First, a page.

You may think at first that the words "fluid" and "mechanics" should not go together. However, the ways in which fluids (gases and liquids and a few other materials) respond to forces, exert forces, and move from one place to another (their mechanics) are crucially important to many aspects of our experience and our ability to build tools.

Consider, for example, the following areas in which fluid mechanics play an important, if not fundamental, role:

* Meteorology and ocean dynamics (tsunamis, hurricanes, and tornados)

* Fluid flow within living systems (blood flow, lymph flow, air flow)

* Hydraulic machinery (jacks, pumps, lifts, steering mechanisms)

* Chemical processing and piping (pumps, reactors, separators, pipelines)

* Turbomachinery (jet engines, power plants)

* Aeronautical and ship machinery (airplanes, helicopters, boats and ships)

Quiz PDF eBook: 
Fluid Mechanics ME201
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40 Pages
2014
English US
Educational Materials



Sample Questions from the Fluid Mechanics ME201 Quiz

Question: Which of the following expresses Reynolds' transport theorem?

Choices:

The volume integral of the derivative of a scalar or vector field over a time-dependent volume is equal to the volume integral of the velocity of the field plus the surface integral of the product of the outward boundary speed and the field.

The derivative of the volume integral of a scalar or vector field over a time-dependent volume is equal to the volume integral of the derivative of the field plus the surface integral of the product of the outward boundary speed and the field.

The derivative of the volume integral of a scalar or vector field over a time-dependent volume is equal to the volume integral of the derivative of the divergence of the field plus the surface integral of the product of the outward boundary speed and the field.

The derivative of the volume integral of a scalar or vector field over a time-dependent volume is equal to the volume integral of the derivative of the field plus the volume integral of the product of the outward boundary speed and the field.

Question: Ice has a density of 0.91667 g/cm[sup]3[/sup]. Seawater has a surface density of about 1.03 g/cm[sup]3[/sup]. Which of the following best represents the fraction of an iceberg that appears above the water surface according to this data?

Choices:

9%

14%

18%

11%

33%

Question: Over which of the following length scales is the continuum hypothesis invalid for air at standard temperature and pressure (STP)? I. inches II. 0.1 nanometers III. 10 nanometers IV. 1 micron

Choices:

I and IV only

I only

I, III, and IV only

I, II, III, and IV

Question: Which of the following best characterizes a "fluid"?

Choices:

A fluid flows under the influence of a pressure gradient.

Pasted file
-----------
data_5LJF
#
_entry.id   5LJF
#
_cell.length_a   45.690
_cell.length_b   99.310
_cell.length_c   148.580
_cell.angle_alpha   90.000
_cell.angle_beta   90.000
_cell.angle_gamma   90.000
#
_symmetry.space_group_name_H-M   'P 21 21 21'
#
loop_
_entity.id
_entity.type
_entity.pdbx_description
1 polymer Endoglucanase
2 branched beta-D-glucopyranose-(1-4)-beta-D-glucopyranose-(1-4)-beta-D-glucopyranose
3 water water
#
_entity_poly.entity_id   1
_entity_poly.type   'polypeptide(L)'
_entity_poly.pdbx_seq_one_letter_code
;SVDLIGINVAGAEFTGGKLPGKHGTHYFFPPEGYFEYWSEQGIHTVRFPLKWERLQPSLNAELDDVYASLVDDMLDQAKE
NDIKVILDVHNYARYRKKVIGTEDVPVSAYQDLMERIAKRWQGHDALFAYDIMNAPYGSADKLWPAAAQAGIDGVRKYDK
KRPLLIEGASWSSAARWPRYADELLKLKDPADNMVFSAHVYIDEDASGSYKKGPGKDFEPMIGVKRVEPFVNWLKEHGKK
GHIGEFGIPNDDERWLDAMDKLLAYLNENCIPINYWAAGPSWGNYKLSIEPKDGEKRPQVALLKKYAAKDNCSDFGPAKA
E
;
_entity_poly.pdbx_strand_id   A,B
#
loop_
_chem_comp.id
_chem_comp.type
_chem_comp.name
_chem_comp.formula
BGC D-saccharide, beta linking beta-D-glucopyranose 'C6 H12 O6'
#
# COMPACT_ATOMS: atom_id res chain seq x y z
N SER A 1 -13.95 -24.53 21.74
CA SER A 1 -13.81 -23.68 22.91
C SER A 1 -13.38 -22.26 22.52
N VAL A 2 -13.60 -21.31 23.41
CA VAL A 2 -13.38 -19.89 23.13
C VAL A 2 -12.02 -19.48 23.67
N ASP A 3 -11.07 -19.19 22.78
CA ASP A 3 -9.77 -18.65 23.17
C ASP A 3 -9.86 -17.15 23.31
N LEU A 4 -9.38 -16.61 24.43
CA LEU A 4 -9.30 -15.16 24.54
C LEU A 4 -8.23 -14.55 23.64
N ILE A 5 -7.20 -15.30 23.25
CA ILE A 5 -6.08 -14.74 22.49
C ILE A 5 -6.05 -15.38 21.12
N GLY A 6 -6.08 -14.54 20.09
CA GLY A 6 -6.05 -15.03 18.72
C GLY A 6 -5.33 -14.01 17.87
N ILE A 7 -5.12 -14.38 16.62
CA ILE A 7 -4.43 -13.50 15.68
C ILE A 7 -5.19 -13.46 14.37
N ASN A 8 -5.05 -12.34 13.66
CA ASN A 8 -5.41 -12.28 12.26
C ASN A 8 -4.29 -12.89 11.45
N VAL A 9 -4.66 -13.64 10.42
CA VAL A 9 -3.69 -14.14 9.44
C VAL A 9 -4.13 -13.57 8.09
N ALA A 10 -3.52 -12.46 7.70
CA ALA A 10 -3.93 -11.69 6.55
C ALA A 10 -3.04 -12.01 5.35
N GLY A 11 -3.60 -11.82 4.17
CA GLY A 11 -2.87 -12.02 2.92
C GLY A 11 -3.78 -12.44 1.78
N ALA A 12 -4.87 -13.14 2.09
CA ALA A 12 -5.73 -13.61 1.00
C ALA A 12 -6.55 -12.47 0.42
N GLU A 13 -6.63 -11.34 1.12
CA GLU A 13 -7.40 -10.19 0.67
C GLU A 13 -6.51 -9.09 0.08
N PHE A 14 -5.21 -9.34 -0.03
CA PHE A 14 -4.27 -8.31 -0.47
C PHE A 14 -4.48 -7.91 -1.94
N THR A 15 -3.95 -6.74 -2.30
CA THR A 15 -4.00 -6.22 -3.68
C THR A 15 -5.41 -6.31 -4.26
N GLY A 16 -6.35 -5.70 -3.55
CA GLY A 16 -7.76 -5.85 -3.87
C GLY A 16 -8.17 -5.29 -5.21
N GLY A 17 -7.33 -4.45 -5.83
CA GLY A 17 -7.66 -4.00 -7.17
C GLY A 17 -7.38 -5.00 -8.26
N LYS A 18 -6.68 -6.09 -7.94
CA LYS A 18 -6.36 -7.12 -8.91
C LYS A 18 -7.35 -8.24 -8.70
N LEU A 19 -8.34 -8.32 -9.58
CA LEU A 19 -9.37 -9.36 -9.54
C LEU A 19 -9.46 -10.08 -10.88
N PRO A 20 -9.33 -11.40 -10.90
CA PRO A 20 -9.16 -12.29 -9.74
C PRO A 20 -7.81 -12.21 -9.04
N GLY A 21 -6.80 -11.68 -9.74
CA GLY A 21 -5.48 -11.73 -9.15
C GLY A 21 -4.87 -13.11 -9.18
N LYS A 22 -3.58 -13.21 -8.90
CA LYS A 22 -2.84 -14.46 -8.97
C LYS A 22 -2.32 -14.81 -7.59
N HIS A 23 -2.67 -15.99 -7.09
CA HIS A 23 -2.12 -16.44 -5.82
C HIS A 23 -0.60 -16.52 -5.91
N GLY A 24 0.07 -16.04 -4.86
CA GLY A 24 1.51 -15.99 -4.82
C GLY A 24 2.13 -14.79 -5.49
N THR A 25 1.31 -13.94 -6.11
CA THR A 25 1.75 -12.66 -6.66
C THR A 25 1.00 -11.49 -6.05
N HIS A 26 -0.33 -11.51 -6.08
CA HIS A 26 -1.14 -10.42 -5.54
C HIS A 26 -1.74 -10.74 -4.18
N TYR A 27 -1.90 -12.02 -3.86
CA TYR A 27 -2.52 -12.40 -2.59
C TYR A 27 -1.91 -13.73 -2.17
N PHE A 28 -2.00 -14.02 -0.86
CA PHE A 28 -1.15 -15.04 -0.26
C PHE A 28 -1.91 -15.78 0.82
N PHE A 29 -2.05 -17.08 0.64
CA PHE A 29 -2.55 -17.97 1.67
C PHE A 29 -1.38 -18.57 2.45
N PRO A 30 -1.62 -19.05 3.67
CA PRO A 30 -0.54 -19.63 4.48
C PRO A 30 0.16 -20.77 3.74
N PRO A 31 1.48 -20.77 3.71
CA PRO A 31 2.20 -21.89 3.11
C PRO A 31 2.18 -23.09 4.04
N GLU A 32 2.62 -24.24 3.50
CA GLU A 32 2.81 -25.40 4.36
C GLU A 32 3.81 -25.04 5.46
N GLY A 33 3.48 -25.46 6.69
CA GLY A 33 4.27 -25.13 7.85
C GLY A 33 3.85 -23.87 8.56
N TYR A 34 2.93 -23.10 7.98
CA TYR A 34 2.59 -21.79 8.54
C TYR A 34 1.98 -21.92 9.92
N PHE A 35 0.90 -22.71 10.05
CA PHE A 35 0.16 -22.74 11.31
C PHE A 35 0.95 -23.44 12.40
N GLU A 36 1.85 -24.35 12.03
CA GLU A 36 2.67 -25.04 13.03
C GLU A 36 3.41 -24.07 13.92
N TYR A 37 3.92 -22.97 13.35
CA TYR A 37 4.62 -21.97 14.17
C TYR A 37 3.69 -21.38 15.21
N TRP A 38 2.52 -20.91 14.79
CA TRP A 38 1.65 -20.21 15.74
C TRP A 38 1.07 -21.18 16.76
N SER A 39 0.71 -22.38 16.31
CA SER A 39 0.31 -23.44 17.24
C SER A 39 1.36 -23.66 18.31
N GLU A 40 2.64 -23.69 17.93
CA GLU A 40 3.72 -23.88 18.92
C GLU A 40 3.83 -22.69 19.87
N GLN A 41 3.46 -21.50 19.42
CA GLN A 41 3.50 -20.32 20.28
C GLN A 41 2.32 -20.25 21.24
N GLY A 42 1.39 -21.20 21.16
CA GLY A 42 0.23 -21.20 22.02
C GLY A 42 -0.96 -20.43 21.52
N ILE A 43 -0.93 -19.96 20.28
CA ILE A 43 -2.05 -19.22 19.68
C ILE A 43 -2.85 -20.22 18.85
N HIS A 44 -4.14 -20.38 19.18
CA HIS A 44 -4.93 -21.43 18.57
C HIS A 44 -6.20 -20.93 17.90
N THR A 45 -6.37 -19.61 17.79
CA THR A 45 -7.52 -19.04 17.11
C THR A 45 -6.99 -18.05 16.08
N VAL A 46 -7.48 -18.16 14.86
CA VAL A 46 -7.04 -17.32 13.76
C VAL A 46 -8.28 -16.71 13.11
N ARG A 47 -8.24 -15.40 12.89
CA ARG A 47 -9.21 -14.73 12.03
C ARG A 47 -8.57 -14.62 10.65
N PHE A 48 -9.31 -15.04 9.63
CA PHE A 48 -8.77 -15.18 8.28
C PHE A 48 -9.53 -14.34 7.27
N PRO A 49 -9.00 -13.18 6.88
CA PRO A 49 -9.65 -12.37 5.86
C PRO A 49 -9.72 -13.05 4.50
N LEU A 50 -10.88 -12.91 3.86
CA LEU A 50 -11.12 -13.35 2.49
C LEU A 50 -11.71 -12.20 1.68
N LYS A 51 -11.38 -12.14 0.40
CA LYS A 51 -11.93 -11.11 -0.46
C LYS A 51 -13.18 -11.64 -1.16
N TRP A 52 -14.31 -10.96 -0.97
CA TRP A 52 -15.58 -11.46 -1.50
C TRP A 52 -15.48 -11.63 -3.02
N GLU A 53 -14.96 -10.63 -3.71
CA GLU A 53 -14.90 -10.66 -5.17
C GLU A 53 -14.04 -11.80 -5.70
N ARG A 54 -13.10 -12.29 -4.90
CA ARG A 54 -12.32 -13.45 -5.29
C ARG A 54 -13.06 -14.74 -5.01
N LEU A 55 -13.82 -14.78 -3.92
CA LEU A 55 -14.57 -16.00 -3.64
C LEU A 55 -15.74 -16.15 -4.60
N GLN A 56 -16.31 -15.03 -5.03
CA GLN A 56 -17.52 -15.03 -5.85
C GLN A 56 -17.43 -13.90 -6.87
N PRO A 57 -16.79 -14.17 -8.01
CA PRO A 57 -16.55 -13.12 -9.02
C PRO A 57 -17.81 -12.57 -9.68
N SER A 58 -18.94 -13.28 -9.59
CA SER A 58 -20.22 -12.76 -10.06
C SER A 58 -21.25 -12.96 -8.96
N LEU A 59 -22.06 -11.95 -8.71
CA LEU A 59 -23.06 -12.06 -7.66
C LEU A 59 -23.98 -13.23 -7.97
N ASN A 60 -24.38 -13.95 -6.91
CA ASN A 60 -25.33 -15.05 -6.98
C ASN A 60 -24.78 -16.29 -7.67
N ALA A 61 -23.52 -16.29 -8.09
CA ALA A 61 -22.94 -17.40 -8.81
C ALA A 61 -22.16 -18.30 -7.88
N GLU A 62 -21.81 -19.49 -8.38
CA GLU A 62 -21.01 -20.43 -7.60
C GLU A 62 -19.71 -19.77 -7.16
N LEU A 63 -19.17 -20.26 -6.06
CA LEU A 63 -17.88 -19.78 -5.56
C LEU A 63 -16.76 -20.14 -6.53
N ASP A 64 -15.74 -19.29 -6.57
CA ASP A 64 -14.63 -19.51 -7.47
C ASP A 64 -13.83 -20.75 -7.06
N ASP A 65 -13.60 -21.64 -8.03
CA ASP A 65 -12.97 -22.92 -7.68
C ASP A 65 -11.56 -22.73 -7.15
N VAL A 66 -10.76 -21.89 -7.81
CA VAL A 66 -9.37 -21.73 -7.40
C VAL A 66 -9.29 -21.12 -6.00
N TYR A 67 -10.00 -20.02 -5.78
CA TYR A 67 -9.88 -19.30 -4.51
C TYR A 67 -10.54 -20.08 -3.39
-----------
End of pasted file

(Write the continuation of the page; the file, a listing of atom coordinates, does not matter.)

A fluid deforms in response to stress.

A fluid has viscosity.

A fluid ceases to flow if there is no pressure gradient.

Question: Which of the following statements accurately describes Eulerian and Lagrangian mechanics or reference frames?

Choices:

A neutrally buoyant weather balloon makes pressure measurements in an Eulerian reference frame.

An anemometer at the top of Mount Washington makes wind velocity measurements in an Eulerian reference frame.

The fixed laboratory reference frame is a Lagrangian reference frame.

Neither Lagrangian nor Eulerian viewpoints can be exactly correct.

Question: How high can a 5 hP pump move 5 gal/min of water in Earth's gravity if there are no frictional losses?

Choices:

1.2 m

12 m

120 m

1200 m

Question: Which of the following best describes the continuum hypothesis for a fluid?

Choices:

A fluid deforms continuously.

Fluid properties do not undergo a jump at a boundary.

Pressure changes as a continuous function in space.

The properties of a small averaging volume are the same as those for a macroscopic fluid.

Question: For ideal (no frictional losses) flow of an incompressible fluid through a sudden expansion, which of the following best describes how the Bernoulli equation predicts that the pressure will change?

Choices:

The pressure will be lower after the expansion than before.

The pressure will be the same before and after the expansion.

The pressure will be larger after the expansion than before.

The flow will stagnate after the expansion.

Question: Which of the following is an appropriate unit for fluid density?

Choices:

m[sup]3[/sup]/kg

kg/ft[sup]2[/sup]

mkg/s

lb[sub]m[/sub]/yard[sup]3[/sup]

Question: Which of the following situations might be much better described by compressible flow than incompressible flow?

Choices:

Water flow over Niagra Falls

Air flow over a supersonic plane

Oil flow through a lubrication layer

Air flow in your lungs

Question: Which of the following are required in order to use Bernoulli's equation? I. Steady flow II. Flow along a streamline III. Inviscid flow IV. Incompressible flow

Choices:

I, II, III, and IV

I and II only

I, II, and III only

II and III only

III and IV only

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Source:  Stephanie Redfern and Tuan Dinh. Fluid Mechanics. The Saylor Academy 2014, http://www.saylor.org/courses/me201/
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